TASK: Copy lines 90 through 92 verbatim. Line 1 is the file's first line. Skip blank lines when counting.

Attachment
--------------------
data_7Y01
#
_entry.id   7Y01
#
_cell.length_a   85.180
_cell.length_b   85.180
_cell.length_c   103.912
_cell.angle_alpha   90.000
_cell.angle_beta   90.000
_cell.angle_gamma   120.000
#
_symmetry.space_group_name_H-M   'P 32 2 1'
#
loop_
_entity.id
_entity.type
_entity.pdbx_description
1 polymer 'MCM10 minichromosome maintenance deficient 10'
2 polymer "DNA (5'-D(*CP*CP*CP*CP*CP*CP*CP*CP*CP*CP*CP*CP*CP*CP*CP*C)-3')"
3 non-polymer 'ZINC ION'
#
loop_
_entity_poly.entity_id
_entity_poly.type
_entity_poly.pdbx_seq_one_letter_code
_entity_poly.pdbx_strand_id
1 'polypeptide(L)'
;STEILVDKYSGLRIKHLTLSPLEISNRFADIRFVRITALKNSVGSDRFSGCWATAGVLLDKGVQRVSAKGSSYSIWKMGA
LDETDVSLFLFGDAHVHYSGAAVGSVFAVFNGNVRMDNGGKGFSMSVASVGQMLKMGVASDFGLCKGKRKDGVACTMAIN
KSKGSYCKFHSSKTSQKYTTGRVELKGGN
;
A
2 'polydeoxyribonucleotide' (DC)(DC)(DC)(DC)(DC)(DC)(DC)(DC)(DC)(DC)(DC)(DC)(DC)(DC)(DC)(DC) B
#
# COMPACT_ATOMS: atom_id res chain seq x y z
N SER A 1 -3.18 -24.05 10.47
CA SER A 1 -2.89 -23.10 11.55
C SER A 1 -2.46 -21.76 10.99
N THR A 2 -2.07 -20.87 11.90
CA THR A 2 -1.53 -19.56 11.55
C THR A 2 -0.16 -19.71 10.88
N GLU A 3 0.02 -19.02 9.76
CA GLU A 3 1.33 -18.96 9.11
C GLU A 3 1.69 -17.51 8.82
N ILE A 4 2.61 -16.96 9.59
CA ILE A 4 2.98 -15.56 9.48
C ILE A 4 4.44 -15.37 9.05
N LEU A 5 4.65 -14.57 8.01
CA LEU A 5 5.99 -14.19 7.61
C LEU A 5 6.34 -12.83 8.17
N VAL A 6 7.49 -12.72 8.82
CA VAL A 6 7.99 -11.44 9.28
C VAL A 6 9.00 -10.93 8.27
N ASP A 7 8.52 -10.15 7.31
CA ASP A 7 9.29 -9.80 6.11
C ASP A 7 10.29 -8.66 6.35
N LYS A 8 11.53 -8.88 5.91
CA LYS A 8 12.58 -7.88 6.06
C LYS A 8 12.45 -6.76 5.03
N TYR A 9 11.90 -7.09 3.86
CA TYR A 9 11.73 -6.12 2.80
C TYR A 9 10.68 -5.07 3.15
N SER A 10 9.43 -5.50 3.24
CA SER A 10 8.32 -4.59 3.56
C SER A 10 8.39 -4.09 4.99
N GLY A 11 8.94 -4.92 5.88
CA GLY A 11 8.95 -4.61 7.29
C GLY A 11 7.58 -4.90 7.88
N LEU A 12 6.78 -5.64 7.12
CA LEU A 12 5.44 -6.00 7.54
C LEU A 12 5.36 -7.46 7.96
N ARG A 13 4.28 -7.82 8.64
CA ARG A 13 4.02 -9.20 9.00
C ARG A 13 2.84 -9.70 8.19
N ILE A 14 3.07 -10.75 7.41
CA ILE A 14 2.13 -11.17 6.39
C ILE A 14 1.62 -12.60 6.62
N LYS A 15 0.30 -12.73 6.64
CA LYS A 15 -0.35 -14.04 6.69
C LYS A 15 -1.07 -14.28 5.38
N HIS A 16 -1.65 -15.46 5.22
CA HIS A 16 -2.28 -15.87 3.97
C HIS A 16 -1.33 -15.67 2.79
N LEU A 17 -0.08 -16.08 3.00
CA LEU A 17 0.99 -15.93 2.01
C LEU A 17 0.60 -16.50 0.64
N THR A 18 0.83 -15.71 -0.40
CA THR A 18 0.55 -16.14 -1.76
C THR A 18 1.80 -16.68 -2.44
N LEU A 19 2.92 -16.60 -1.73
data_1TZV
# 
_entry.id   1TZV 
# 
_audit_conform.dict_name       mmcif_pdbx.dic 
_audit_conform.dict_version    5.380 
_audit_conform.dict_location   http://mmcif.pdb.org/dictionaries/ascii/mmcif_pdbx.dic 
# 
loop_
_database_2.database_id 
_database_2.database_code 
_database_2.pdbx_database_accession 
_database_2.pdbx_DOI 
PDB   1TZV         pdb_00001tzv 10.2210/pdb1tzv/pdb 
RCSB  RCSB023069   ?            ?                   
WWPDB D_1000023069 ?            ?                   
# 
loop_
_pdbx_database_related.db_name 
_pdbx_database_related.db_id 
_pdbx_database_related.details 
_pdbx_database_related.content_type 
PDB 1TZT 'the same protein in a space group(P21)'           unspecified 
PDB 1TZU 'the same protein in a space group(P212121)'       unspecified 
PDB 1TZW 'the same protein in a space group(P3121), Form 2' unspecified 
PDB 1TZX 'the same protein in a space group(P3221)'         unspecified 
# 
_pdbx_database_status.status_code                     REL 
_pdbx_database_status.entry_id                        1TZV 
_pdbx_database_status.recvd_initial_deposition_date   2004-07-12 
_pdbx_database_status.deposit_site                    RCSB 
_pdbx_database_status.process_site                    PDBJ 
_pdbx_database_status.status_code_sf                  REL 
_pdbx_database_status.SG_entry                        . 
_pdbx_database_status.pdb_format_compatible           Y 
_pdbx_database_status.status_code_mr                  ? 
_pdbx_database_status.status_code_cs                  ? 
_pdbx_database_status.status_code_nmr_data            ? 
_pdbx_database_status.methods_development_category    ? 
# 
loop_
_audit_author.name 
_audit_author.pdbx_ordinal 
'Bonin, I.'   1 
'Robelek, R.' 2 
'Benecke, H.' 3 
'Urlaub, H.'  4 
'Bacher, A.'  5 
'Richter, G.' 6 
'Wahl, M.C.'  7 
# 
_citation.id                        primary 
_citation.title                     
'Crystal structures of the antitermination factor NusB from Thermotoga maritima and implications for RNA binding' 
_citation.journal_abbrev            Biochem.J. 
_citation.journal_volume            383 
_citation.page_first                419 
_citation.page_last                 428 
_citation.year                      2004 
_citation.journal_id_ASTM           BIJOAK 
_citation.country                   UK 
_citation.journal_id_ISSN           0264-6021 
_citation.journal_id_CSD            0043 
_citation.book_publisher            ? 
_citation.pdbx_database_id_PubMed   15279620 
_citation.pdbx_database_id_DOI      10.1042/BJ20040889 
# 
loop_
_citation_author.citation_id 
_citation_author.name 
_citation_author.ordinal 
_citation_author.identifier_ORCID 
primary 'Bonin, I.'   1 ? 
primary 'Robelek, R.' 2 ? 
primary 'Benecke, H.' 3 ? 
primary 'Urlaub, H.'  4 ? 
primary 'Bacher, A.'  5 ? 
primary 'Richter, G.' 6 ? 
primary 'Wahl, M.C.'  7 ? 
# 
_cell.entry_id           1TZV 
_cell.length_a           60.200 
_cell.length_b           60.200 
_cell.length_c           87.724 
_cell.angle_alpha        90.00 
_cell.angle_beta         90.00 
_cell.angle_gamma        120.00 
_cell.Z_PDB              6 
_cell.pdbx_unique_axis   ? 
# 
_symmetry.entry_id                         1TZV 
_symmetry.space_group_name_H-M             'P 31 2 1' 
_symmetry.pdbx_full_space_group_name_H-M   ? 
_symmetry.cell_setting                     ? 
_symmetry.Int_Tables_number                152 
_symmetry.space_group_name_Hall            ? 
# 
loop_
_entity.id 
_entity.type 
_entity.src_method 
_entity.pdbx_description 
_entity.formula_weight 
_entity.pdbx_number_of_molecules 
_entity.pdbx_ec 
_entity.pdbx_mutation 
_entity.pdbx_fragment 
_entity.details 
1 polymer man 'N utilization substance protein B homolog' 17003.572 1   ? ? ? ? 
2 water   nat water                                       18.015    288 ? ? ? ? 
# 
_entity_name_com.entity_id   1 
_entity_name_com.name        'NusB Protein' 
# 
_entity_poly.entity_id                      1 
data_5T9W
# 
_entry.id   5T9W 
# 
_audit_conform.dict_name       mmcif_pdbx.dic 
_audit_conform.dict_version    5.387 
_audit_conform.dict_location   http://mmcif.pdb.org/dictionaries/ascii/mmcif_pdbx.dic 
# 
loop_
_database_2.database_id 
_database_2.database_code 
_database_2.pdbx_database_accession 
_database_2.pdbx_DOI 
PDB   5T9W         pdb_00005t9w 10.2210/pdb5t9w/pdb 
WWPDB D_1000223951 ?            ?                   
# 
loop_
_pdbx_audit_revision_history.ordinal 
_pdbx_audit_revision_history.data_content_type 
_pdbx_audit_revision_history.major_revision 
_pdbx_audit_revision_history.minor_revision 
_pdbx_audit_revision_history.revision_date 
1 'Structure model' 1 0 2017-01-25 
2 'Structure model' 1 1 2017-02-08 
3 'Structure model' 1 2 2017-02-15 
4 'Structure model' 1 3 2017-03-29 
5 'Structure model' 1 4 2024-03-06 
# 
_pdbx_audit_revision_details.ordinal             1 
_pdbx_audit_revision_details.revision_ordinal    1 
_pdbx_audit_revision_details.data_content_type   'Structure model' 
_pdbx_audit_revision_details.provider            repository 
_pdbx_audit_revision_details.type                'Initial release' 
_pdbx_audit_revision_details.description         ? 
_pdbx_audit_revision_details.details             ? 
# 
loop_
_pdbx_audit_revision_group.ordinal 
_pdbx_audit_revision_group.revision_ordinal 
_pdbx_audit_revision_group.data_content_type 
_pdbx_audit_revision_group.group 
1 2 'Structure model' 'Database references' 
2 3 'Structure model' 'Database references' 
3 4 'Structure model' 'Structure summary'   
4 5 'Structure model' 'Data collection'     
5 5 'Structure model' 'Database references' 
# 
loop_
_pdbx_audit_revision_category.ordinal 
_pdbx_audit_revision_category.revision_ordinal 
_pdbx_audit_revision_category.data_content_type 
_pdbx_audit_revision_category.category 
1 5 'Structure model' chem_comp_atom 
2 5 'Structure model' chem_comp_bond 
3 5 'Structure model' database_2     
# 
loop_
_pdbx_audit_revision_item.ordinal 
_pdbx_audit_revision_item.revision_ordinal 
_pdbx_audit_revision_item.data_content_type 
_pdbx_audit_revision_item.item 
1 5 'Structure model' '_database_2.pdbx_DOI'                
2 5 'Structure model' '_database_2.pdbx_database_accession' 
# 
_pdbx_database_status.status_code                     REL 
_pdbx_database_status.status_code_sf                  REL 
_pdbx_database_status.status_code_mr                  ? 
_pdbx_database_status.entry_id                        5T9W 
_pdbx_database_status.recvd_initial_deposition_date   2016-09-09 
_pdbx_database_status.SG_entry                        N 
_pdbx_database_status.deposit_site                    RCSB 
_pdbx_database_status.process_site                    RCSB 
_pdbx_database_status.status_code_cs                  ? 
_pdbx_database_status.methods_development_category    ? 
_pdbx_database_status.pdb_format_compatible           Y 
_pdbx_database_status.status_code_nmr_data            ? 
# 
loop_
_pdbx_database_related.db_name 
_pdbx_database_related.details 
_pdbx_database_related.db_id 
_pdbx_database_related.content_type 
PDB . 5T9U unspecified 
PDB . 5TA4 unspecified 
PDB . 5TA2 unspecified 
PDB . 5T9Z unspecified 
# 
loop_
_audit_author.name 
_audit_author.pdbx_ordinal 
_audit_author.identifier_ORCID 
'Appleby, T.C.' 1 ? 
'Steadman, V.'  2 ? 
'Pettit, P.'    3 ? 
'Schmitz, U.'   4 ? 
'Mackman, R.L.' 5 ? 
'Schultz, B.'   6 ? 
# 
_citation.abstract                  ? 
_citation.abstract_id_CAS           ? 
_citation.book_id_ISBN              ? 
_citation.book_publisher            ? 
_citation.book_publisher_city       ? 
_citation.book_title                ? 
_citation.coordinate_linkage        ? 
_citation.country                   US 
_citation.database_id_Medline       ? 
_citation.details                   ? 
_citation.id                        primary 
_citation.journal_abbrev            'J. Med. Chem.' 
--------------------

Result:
N LEU A 19 2.92 -16.60 -1.73
data_1TZV
# 